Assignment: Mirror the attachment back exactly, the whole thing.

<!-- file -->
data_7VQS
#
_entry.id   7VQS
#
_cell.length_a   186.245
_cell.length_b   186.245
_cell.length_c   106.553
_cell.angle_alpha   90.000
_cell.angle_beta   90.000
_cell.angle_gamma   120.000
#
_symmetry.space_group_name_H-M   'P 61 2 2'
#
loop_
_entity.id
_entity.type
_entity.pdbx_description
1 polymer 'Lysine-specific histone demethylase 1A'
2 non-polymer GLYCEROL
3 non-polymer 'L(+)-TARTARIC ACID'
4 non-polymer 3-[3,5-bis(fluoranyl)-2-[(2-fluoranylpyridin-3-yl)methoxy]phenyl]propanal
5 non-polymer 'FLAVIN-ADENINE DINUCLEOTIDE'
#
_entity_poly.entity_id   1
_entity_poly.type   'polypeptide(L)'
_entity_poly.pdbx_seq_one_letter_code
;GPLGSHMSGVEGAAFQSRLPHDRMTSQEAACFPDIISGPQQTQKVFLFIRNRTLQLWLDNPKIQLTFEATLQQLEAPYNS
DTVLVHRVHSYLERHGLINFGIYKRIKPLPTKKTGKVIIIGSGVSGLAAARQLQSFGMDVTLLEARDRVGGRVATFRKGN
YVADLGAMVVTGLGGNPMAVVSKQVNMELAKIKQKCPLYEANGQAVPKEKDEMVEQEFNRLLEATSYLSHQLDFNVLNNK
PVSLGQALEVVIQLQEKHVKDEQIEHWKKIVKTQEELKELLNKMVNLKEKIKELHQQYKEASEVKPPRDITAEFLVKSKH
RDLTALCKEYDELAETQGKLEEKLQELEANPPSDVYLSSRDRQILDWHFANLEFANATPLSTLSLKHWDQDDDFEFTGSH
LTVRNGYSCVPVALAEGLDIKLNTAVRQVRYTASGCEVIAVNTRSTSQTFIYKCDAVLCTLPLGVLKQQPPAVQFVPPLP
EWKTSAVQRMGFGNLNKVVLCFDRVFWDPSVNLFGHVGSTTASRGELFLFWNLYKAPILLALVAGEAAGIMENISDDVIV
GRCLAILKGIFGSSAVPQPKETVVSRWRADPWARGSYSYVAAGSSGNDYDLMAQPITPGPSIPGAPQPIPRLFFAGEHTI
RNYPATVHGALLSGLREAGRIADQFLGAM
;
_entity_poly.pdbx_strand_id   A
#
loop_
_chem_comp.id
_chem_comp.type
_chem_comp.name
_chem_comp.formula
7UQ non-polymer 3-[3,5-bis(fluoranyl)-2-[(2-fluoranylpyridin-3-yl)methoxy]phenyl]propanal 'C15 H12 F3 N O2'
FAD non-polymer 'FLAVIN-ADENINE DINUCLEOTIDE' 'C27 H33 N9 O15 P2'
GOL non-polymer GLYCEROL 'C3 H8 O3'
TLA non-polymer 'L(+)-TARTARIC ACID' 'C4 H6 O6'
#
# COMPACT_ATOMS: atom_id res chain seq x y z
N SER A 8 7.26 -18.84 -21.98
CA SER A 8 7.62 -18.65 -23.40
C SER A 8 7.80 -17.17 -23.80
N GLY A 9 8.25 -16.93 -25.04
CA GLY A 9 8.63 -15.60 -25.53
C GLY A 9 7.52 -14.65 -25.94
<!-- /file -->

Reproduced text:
data_7VQS
#
_entry.id   7VQS
#
_cell.length_a   186.245
_cell.length_b   186.245
_cell.length_c   106.553
_cell.angle_alpha   90.000
_cell.angle_beta   90.000
_cell.angle_gamma   120.000
#
_symmetry.space_group_name_H-M   'P 61 2 2'
#
loop_
_entity.id
_entity.type
_entity.pdbx_description
1 polymer 'Lysine-specific histone demethylase 1A'
2 non-polymer GLYCEROL
3 non-polymer 'L(+)-TARTARIC ACID'
4 non-polymer 3-[3,5-bis(fluoranyl)-2-[(2-fluoranylpyridin-3-yl)methoxy]phenyl]propanal
5 non-polymer 'FLAVIN-ADENINE DINUCLEOTIDE'
#
_entity_poly.entity_id   1
_entity_poly.type   'polypeptide(L)'
_entity_poly.pdbx_seq_one_letter_code
;GPLGSHMSGVEGAAFQSRLPHDRMTSQEAACFPDIISGPQQTQKVFLFIRNRTLQLWLDNPKIQLTFEATLQQLEAPYNS
DTVLVHRVHSYLERHGLINFGIYKRIKPLPTKKTGKVIIIGSGVSGLAAARQLQSFGMDVTLLEARDRVGGRVATFRKGN
YVADLGAMVVTGLGGNPMAVVSKQVNMELAKIKQKCPLYEANGQAVPKEKDEMVEQEFNRLLEATSYLSHQLDFNVLNNK
PVSLGQALEVVIQLQEKHVKDEQIEHWKKIVKTQEELKELLNKMVNLKEKIKELHQQYKEASEVKPPRDITAEFLVKSKH
RDLTALCKEYDELAETQGKLEEKLQELEANPPSDVYLSSRDRQILDWHFANLEFANATPLSTLSLKHWDQDDDFEFTGSH
LTVRNGYSCVPVALAEGLDIKLNTAVRQVRYTASGCEVIAVNTRSTSQTFIYKCDAVLCTLPLGVLKQQPPAVQFVPPLP
EWKTSAVQRMGFGNLNKVVLCFDRVFWDPSVNLFGHVGSTTASRGELFLFWNLYKAPILLALVAGEAAGIMENISDDVIV
GRCLAILKGIFGSSAVPQPKETVVSRWRADPWARGSYSYVAAGSSGNDYDLMAQPITPGPSIPGAPQPIPRLFFAGEHTI
RNYPATVHGALLSGLREAGRIADQFLGAM
;
_entity_poly.pdbx_strand_id   A
#
loop_
_chem_comp.id
_chem_comp.type
_chem_comp.name
_chem_comp.formula
7UQ non-polymer 3-[3,5-bis(fluoranyl)-2-[(2-fluoranylpyridin-3-yl)methoxy]phenyl]propanal 'C15 H12 F3 N O2'
FAD non-polymer 'FLAVIN-ADENINE DINUCLEOTIDE' 'C27 H33 N9 O15 P2'
GOL non-polymer GLYCEROL 'C3 H8 O3'
TLA non-polymer 'L(+)-TARTARIC ACID' 'C4 H6 O6'
#
# COMPACT_ATOMS: atom_id res chain seq x y z
N SER A 8 7.26 -18.84 -21.98
CA SER A 8 7.62 -18.65 -23.40
C SER A 8 7.80 -17.17 -23.80
N GLY A 9 8.25 -16.93 -25.04
CA GLY A 9 8.63 -15.60 -25.53
C GLY A 9 7.52 -14.65 -25.94